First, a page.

SAN DIEGO – A bill introduced this year by San Diego lawmaker Lorena Gonzalez requiring greater price transparency from food delivery apps is headed to Gov. Gavin Newsom’s desk.
The bill, known as AB-286, will be considered by Newsom after it was approved by the California State Assembly in a vote Wednesday with a majority of the State Senate voting in favor of it last month. If signed into law, the legislation would require delivery platforms such as GrubHub and Uber Eats disclose to customers and restaurants an itemized breakdown of fees charged in transactions and allow restaurants to set the prices of food and drinks sold through the apps.
Gonzalez, who represents the 80th California Assembly District, said she wrote AB-286 in an effort to hold third-party delivery apps to a higher standard.
“DoorDash got caught stealing drivers’ tips last year and was fined in California,” Gonzalez told FOX 5 on Thursday, “and we just want to make sure it’s very clear that when an individual gives a tip, that the driver receives that on top of any other pay that they’re owed.”
Like many, Gonzalez utilized these delivery apps at the height of the pandemic, not knowing the fees that ultimately were assessed to locally owned restaurants.
“It was convenient and nice, but we also didn’t know how much the restaurants were paying, sometimes up to 30%” she said. “For our favorite restaurant, or we really worry about them getting back on their feet, knowing that they’re paying that much may convince us to go in person or pick it up and realize that has a real effect on these community restaurants as well.”
It passed the California legislature as consumer, restaurant and government pushback against those third-party platforms grows. In January, San Diego Mayor Todd Gloria signed an executive order capping the fees third-party apps can charge local businesses in a push to help restaurants during the pandemic.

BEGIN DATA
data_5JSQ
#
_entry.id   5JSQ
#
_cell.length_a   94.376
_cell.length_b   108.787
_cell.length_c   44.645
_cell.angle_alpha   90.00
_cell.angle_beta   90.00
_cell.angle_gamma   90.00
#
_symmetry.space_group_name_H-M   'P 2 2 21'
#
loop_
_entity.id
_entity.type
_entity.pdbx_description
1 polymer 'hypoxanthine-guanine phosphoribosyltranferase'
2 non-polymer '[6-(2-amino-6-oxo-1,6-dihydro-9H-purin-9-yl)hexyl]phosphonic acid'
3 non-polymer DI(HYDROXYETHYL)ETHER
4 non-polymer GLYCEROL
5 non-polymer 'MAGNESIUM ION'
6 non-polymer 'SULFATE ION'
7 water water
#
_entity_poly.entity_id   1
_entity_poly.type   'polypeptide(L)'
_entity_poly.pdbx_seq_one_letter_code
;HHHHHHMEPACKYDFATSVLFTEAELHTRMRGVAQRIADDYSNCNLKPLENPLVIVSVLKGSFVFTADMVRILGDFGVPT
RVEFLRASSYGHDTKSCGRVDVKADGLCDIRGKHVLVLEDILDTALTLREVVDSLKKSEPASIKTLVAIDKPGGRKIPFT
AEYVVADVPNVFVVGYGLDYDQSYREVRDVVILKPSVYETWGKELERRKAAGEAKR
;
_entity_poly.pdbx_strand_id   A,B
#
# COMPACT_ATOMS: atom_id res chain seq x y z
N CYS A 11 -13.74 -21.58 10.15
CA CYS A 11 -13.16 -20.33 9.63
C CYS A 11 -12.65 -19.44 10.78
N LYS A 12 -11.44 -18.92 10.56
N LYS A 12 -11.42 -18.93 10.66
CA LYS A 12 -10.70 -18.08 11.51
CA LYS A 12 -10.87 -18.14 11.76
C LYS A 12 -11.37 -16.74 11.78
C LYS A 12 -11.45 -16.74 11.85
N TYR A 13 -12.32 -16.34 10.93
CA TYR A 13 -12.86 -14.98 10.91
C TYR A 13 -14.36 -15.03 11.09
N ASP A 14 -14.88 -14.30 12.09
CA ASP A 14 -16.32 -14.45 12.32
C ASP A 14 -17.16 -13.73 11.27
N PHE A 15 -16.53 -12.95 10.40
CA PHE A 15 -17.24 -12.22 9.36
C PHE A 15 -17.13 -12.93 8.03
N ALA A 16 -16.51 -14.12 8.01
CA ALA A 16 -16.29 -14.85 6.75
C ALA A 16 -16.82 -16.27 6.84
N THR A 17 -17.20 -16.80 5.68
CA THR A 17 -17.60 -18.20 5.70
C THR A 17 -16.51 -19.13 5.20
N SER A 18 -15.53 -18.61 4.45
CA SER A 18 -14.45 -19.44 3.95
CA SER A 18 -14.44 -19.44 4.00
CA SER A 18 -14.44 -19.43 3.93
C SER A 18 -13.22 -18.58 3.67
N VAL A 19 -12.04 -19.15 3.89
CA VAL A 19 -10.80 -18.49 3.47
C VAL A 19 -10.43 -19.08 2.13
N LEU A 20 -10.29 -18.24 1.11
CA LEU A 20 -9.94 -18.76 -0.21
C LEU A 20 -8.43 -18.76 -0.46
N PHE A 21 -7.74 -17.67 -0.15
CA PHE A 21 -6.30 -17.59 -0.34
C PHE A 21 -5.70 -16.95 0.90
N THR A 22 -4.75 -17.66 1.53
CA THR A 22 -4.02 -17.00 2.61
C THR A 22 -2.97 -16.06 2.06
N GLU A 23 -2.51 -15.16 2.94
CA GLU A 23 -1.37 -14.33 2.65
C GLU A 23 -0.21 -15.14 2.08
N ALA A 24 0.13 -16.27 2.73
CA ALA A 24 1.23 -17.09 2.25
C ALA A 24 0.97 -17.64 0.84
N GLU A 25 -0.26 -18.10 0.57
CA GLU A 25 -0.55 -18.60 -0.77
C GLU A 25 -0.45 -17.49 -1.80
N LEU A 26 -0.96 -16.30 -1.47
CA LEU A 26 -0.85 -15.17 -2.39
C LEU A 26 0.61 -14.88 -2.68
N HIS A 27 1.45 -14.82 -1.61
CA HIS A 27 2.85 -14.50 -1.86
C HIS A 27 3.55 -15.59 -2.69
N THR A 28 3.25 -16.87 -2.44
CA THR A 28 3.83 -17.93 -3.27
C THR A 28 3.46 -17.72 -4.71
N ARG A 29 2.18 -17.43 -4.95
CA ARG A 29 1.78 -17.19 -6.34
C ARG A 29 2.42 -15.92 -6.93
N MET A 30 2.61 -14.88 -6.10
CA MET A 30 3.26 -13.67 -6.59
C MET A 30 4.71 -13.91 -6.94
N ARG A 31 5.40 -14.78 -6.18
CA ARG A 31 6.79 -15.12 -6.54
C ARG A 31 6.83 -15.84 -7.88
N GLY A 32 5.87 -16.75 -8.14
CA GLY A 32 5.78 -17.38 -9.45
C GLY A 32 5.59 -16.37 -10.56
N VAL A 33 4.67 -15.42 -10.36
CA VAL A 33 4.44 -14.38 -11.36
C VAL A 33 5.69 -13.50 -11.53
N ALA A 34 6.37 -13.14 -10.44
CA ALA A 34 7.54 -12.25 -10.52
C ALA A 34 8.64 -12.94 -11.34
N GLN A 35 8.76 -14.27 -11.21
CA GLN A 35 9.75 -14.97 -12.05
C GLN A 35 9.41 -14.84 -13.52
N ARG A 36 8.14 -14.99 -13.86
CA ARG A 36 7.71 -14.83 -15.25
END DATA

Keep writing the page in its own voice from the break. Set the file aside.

But in a statement, Geoff Vetter, spokesman for the Protect App-Based Drivers & Services Coalition, criticized AB-286.
“AB 286 is a poor effort to harm the app-based delivery industry, creating redundant requirements and seeking to disclose the terms of private business-to-business contracts,” Vetter said. “This bill will not improve transparency, does not benefit consumers, and has no support from any segment of the industry.
“Lawmakers ought to focus on supporting businesses as our state recovers from the pandemic, rather than adding punitive bureaucratic requirements that won’t benefit anyone.”
Several San Diegans told FOX 5 Thursday that they’re in support of AB-286 for a variety of reasons:
- “I think it’s a great opportunity for people in the industry to really know what they’re earning,” one man said.
- “At the end of the day, the drivers deserve what they work for,” another man said, “rather than certain companies.”
- A third man said: “I feel like it’s good for them to know how much the driver is getting and how much the business is getting.”
Gonzalez said that the bill could give restaurants and consumers more peace of mind with each dollar spent.
“That’s only fair,” she said. “As consumers, whether we’re buying a house, a car, whether you’re getting taxed on a receipt you like to know, ‘Oh, this much is taxed and that’s going to the government and this much goes to the store,’ this is just an extension of those types of purchases.’”
Newsom now has 30 days to sign AB-286 into law.
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